The average number of individuals in the first age class period (assuming a 1 year age class period) will be equal to the average number of trees removed each year. The average number of individuals in the last age

class period will equal �  ?× �total    ?. By using the number of individuals in the first age class (a first) and
the number of individuals in the final age class (a last) the above formula can be resolved.

Once the formula has been resolved the theoretical number of individuals can be calculated and compared to field data or planting records to identify where certain age classes are appropriately, under or over represented within the population.

Case Study

To illustrate this concept data from the Shire of Macedon Ranges were analysed. The data were collected as part of a risk mitigation and works scheduling inventory conducted in 2011. The age of each tree were captured into estimated ranges.

Figure 3. Constant Hazard Function Age Class Distribution

Figure 4. Variable & Constant Hazard Function Age Class Distribution

The following is known about the tree population: Total Tree Population (atotal) = 27,485 Annual Tree Removals (r) = 500
Tree Removal Cycle (c) = 55

Maximum Life Span (m) = 100 From this we can see that:

and

�first = 500

55
�last = 100 ×

27485
= 151
100

To resolve the original formula we use the fact that:

(from afirst)

500 = �e?×1

500
� = e?

And

(from alast)

151 = �e?×100

Therefore

151 =

500
e?

× e100?

151 = 500e99?
ln⁡(151) = ln⁡(500e99?)
ln 151 = ln 500 + ln⁡(e99?)
99?= ln 151 − ln 500

?=

5.01728 − 6.21461
99
?= −0.0121

Then

500
� = e−0.0121
� = 506.088

The formula to calculate the theoretical number of individuals (a) at a given time (t) in the Shire of Macedon Ranges is:

�?= 506.088e−0.0121 ?

We can then use a spreadsheet to calculate the theoretical numbers of individuals within a given age class to compare it to the field data. Figure Five shows the comparison from the data collected during the inventory and the calculation of the theoretical numbers of individuals.

The analysis of the data suggests that the Shire of Macedon Ranges is over represented in the Less than 10 years and 10-20 years age classes and underrepresented in the 20-50 years, 50-80 years and 80+ years age classes.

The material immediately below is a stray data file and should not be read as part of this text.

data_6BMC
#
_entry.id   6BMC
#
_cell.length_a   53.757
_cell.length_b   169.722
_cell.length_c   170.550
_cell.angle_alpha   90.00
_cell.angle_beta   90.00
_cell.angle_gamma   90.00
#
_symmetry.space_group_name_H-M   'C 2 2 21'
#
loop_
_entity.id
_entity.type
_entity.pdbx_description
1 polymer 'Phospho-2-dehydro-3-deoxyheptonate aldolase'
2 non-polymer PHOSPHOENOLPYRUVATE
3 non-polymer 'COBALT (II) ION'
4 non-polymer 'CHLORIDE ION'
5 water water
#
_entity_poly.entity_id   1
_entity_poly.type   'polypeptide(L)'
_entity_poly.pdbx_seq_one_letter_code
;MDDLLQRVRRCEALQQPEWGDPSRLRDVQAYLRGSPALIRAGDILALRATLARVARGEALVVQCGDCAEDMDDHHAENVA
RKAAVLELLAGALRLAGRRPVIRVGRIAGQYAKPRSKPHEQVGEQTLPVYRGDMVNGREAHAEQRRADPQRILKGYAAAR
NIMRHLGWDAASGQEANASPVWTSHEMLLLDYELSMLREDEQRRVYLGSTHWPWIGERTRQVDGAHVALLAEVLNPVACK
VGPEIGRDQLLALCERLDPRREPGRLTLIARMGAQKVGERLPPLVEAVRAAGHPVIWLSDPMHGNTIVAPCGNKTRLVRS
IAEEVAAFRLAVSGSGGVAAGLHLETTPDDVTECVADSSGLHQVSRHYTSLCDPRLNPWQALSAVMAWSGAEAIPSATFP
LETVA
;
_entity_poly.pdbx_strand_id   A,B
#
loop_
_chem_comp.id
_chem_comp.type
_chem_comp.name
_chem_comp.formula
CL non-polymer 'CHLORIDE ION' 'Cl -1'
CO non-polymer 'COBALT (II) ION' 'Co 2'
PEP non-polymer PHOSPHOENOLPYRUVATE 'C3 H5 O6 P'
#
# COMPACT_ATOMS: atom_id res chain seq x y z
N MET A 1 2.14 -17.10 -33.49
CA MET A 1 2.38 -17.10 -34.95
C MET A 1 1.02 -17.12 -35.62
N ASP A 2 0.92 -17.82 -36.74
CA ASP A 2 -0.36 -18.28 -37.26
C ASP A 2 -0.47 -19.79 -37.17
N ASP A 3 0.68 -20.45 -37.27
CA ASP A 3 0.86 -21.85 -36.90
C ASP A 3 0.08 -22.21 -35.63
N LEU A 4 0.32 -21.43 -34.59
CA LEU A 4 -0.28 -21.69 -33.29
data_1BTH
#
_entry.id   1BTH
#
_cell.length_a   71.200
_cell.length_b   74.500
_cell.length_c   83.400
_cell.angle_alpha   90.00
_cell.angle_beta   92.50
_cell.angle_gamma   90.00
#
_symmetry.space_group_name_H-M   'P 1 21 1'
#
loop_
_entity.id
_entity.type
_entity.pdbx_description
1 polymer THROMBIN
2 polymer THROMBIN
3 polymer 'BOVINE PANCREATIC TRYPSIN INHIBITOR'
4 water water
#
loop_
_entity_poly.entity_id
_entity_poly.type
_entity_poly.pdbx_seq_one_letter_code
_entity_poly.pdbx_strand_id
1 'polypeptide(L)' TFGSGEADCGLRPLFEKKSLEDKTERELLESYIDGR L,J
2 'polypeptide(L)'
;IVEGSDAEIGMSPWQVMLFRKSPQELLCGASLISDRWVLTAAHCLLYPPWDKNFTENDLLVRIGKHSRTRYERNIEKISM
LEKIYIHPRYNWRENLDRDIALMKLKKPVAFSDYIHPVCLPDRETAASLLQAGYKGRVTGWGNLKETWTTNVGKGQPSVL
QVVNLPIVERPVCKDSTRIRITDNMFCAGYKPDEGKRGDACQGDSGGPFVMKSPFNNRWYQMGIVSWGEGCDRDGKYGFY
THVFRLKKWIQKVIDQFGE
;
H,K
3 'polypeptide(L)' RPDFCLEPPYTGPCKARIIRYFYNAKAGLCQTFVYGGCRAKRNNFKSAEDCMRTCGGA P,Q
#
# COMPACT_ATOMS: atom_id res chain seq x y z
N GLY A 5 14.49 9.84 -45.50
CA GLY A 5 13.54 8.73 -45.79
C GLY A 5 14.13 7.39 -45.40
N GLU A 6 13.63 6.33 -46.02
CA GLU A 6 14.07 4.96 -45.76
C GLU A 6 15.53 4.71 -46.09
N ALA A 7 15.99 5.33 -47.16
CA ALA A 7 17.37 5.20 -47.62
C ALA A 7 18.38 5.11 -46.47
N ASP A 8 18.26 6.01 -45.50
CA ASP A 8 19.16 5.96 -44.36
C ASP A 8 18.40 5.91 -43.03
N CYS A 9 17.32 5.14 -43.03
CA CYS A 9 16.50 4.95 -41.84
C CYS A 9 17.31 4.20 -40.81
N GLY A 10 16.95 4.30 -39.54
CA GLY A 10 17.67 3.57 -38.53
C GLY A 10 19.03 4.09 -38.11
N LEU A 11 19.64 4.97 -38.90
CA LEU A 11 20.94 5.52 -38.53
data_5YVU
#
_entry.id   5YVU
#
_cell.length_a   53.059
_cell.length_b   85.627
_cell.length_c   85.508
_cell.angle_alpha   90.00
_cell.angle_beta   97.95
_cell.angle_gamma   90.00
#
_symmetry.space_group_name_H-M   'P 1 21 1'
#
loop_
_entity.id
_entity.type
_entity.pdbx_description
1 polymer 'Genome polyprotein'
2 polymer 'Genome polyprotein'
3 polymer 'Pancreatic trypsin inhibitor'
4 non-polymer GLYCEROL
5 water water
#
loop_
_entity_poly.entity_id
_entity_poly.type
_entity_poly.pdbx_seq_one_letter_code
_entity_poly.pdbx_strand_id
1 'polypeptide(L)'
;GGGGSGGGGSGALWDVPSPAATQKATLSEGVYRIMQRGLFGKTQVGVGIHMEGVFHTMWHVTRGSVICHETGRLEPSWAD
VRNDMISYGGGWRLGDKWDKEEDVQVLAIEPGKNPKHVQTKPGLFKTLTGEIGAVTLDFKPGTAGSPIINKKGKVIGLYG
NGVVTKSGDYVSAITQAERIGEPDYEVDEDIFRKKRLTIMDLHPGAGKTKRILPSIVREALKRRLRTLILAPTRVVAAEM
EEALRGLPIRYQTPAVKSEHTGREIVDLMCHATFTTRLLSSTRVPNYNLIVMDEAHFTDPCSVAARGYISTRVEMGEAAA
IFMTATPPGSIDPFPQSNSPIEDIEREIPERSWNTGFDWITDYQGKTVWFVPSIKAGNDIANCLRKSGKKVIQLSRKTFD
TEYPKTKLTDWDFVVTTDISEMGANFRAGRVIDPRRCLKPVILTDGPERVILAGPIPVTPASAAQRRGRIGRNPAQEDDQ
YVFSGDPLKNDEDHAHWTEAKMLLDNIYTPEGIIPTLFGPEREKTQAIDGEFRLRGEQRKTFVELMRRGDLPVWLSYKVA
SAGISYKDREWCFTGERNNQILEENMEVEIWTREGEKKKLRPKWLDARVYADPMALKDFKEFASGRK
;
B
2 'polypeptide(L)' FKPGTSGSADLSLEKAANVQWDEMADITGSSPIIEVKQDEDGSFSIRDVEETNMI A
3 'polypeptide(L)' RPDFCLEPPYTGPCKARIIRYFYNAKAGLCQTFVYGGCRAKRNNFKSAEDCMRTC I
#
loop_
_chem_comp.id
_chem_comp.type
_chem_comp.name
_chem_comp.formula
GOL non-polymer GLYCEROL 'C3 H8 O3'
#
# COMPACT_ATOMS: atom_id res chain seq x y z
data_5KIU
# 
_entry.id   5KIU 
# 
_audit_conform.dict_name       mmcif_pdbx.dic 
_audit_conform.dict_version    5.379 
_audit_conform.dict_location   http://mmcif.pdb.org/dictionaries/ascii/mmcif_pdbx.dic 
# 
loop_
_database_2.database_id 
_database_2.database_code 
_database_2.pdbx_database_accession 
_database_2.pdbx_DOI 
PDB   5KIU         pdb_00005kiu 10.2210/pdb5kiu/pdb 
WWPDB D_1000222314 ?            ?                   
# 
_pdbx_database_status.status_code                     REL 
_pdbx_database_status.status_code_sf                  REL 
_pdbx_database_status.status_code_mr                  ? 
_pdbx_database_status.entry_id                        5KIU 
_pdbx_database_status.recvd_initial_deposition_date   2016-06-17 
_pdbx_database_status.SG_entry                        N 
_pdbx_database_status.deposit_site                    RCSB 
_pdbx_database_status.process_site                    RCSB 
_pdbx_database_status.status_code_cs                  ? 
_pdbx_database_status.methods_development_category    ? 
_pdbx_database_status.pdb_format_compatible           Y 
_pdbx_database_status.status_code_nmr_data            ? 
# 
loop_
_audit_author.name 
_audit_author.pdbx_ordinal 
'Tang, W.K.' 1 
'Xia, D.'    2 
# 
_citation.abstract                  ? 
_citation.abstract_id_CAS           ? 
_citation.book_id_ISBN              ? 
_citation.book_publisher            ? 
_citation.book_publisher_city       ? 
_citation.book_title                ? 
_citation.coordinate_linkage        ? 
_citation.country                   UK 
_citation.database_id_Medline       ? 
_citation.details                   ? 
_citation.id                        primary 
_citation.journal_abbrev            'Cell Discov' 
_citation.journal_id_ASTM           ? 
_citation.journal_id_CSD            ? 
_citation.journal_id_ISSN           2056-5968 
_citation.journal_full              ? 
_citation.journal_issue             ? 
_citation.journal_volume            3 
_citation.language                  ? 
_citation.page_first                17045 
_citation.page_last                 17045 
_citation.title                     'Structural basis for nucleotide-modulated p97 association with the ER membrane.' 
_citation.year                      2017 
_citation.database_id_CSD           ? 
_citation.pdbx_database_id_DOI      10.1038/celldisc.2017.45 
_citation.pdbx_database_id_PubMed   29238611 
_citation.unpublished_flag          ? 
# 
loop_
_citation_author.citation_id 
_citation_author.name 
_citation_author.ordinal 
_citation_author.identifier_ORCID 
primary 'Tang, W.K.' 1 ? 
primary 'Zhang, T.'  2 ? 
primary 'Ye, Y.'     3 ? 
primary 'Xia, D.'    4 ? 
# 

While there is very little that can be done to rectify these figures in the short term as it is not possible to establish 20+ year old trees on a large scale, there may be an issue with tree survival after 20 years that has caused this imbalance and would be worth investigating. For example, a large proportion of the trees in the Less than 10 years age class are natural regeneration in rural roadsides and it may be that after 20 years competition between individuals’ results in a significantly higher mortality rate.

Discussion

The aim of this paper was not to provide a detailed analysis of a particular municipal tree population but rather to explain and demonstrate a particular type of analysis. To that end there are several assumptions that we must be mindful of while interpreting the results of the analysis. These include:

  • The analysis is based on the assumption that all available planting spaces are fill In most municipal areas this is unlikely to be true, however if the vacant spaces are excluded from the analysis the results are still valid.
  • It is difficult to estimate the age of a tree. This can be overcome by using wide age class ranges that decrease the likelihood of miscategorisatio It also highlights the usefulness of recording planting year for all future plantings.

This type of analysis is not intended to drive wholesale tree removals from within age classes to try and even up the theoretical balance, but following the normal routine tree removals in a municipality there may be an opportunity for the removal of an appropriate number of the worst specimens from an over represented age class. In conjunction with other available information this could be a tool that contributes to the sustainability of the tree population.

Provided the assumptions and limitations of any input data are acknowledged and accounted for in the analysis, simple models such as this one can provide great insights into the current state of the tree population and likely future scenarios.

Figure 5. Shire of Macedon Ranges- Theoretical vs. Actual Tree Numbers

References

  • Frank, S., Waters, G., Beer, R. and May, P., 2006. An analysis of the street tree population of greater Melbourne at the beginning of the 21st century. Journal of arboriculture, 32(4), pp. 155-163.
  • Keller, J. and Konijnendijk, C., 2012. Short communication: A comparative analysis of municipal urban tree inventories of selected major cities in North America and Europe. Journal of arboriculture, 38(1), pp. 24-30.
  • Kirnbauer, M., Kenney, W., Churchill, C. and BAETZ, B., 2009. A prototype decision support system for sustainable urban tree planting programs. Urban forestry & urban greening, 8(1), pp. 3-19.
  • Ningal, T., Mills, G. and Smithwick, P., 2010. An inventory of trees in Dublin city centre. Irish geography, 43(2), pp. 161-176.
  • Ordóñez, C. and Duniker, P., 2013. An analysis of urban forest management plans in Canada: Implications for urban forest management. Landscape and Urban Planning, 116, pp. 36-47.
  • Thaiutsa, B., Puangchit, L., Kjelgren, R. and Arunpraparut, W., 2008. Urban green space, street tree and heritage large tree assessment in Bangkok, Thailand. Urban forestry & urban greening, 7(3), pp. 219-229.